Ernest E. Abbott, signed George Cope – ‘Pharaoh’s Tomb’ , circa 1925

$595.00 AUD

Ernest E. Abbott (1888-1973)

“Pharaoh’s Tomb”

watercolour & gouache on paper

showing an Arab on a camel in an atmospherical desert landscape, a walled domed structure to one side with palm trees and small figures, the whole scene infused with golden late-afternoon sunlight achieved with yellow highlights to the left of most objects.

Signed ‘G.Copely’ lower right,

inscribed to the back ‘Pharaoh’s Tomb / Original Watercolour by G. Cope’, also gallery label for ‘T. S. GLASIER & CO. 284-6 / Gallery of Art/ Little Collins Street, Melbourne (item no. 5282)

visible 26cm x 11cm


Condition: Good condition with excellent colour.


‘George Cope’ was an alias, used by English/Australian artist Ernest Edwin Abbott (1888-1973).
Born in 1888 at Bideford, Devon, he came to Australia and trained as a sign writer in Western Australia. In 1917 he opened a studio in Melbourne. He seems to have completely given up on art in around 1939- the beginning of WWII. The last 30 years of his life don’t seem to have any artistic products; he ran a machine workshop instead.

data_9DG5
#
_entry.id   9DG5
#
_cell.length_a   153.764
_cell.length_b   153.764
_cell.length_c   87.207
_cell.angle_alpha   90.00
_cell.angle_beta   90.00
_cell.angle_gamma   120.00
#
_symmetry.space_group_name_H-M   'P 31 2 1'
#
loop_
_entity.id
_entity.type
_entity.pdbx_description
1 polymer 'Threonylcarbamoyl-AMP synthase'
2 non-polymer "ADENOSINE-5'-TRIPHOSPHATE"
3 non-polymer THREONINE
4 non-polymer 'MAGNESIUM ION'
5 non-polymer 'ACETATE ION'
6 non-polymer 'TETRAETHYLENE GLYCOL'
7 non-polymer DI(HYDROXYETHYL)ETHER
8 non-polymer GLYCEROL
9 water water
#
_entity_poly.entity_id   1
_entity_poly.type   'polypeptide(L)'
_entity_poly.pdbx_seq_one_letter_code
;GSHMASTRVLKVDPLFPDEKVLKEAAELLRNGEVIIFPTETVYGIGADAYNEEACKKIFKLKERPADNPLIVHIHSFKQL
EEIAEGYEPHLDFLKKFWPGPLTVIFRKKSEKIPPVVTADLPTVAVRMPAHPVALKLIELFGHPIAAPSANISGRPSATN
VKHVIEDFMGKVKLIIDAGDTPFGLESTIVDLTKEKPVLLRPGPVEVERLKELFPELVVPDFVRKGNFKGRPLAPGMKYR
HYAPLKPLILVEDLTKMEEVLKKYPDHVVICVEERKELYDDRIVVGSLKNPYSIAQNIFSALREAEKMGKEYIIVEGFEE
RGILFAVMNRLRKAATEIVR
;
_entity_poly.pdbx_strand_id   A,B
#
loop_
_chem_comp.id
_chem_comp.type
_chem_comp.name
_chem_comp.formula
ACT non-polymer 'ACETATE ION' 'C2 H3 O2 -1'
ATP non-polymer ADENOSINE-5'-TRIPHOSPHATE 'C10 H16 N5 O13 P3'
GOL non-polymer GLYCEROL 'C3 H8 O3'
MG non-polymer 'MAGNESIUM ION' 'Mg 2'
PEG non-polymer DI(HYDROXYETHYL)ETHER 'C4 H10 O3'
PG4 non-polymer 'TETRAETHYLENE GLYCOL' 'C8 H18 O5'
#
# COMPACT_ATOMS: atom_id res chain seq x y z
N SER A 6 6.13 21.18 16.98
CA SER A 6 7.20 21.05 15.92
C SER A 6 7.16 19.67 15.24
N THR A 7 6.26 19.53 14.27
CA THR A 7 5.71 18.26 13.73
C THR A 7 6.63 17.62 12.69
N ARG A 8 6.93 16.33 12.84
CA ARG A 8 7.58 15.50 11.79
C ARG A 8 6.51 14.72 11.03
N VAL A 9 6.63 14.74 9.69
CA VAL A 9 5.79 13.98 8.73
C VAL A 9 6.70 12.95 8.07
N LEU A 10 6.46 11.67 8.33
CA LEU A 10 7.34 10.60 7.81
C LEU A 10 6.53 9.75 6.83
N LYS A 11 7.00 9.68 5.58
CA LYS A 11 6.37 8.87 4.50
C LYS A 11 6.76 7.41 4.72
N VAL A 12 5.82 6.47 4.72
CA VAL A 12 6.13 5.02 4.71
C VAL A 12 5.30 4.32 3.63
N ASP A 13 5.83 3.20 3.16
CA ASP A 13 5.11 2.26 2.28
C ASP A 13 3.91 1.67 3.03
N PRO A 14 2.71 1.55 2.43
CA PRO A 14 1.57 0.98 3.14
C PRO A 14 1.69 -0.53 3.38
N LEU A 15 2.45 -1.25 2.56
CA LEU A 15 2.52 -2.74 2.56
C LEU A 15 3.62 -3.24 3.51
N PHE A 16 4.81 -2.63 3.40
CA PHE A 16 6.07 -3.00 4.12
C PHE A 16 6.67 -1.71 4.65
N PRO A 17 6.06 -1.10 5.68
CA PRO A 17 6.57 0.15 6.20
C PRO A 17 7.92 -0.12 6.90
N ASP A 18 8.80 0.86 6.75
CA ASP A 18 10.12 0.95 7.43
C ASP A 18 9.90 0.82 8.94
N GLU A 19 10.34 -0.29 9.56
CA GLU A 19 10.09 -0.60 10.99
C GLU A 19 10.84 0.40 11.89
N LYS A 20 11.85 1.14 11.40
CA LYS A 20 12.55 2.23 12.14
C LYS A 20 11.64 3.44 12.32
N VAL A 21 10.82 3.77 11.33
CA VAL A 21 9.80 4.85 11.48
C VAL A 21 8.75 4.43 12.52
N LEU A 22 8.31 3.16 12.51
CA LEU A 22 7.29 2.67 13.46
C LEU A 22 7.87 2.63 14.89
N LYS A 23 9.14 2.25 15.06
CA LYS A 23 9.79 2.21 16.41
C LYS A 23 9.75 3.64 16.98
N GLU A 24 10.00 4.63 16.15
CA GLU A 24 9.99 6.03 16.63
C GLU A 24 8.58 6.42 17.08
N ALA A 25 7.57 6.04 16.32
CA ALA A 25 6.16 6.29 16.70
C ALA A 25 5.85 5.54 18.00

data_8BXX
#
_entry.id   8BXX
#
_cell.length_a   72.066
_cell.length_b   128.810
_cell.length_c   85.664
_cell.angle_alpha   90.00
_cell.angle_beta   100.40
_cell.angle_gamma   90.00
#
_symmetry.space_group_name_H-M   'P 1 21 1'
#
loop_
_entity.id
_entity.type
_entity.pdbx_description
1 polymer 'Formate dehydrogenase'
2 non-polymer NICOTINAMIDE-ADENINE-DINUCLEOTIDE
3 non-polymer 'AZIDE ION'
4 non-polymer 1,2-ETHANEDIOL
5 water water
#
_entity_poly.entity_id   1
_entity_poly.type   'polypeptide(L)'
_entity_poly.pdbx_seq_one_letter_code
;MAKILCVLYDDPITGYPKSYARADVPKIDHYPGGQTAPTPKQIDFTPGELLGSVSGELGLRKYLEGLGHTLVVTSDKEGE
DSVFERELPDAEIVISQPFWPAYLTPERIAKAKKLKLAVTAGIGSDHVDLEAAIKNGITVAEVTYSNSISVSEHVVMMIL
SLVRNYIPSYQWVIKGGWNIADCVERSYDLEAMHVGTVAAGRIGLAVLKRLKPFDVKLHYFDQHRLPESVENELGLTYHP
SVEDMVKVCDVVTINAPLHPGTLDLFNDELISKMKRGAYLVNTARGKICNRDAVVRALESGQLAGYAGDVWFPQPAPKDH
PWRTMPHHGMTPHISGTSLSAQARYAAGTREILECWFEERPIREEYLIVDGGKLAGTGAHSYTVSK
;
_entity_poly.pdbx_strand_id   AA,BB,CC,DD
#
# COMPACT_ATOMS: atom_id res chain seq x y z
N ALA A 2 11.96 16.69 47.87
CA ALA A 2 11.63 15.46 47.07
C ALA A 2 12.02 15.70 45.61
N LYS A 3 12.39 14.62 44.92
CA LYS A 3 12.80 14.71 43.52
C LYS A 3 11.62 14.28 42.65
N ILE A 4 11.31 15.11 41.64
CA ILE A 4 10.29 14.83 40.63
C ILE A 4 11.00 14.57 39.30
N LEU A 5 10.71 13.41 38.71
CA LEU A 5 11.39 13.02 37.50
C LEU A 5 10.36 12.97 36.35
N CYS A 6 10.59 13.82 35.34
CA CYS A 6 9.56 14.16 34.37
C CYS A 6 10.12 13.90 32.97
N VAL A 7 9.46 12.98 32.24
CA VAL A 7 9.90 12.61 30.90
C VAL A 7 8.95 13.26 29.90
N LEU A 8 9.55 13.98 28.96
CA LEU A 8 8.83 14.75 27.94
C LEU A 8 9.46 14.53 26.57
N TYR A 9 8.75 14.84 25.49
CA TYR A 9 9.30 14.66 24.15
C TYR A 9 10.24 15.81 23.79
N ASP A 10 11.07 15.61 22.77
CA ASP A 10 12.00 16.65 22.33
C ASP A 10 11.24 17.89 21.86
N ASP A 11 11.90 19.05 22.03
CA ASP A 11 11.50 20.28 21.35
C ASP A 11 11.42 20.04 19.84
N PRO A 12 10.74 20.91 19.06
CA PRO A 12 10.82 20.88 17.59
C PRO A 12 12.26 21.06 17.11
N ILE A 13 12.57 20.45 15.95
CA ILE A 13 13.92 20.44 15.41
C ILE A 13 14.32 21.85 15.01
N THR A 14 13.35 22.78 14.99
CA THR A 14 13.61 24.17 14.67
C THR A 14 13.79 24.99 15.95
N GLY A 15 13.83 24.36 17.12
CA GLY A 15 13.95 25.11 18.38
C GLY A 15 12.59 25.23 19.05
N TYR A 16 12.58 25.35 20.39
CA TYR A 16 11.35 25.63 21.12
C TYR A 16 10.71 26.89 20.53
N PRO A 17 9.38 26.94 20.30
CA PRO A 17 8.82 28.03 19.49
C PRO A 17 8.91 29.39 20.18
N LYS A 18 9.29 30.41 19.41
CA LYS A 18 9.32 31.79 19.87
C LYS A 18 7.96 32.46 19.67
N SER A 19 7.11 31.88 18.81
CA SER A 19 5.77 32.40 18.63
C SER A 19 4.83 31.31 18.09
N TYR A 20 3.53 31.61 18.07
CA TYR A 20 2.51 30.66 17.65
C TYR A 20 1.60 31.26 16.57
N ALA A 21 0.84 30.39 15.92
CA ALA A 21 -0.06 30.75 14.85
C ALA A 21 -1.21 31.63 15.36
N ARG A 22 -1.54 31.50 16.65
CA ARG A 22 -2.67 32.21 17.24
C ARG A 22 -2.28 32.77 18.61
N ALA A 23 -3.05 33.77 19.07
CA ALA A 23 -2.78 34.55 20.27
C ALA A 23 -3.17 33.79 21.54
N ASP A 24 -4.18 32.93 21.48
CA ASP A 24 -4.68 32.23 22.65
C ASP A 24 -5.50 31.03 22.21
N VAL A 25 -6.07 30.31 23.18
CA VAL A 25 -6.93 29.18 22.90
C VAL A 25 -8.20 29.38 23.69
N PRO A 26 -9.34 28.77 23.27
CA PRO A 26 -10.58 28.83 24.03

As well as watercolours like this example, he also produced a lot of short-run etchings. Subjects are mainly Australian scenery, but he also did English and Egyptian scenes – like this example – possibly reflecting trips back to ‘home’ via the Suez Canal.

In this case, the tomb is not an ancient Egyptian tomb, but a typical Arab whitewashed tomb complex of a much later date: perhaps the local tradition was that it was the tomb of a Pharaoh, which suggests he was there in person to paint it. Other watercolours show ancient Egyptian temples in great detail, which support the ‘on-site’ idea, rather than an imaginative scene done in a Melbourne studio.

Online art records are full of discrepancies when it comes to Cope-signed etchings: it seems the American artist George Cope (1855-1929) has been mistaken for this ‘alias’, but a check of the American’s artworks reveals they are very different in nature – and never Australian subjects. The mystery is why E.E. Abbott took that exact name….. and why he was never publicly acknowledged, or exhibited, like his contemporaries such as Baldwinson and Victor Cobb.  There’s more to be discovered about the mysterious George Cope /Ernest E. Abbott…..




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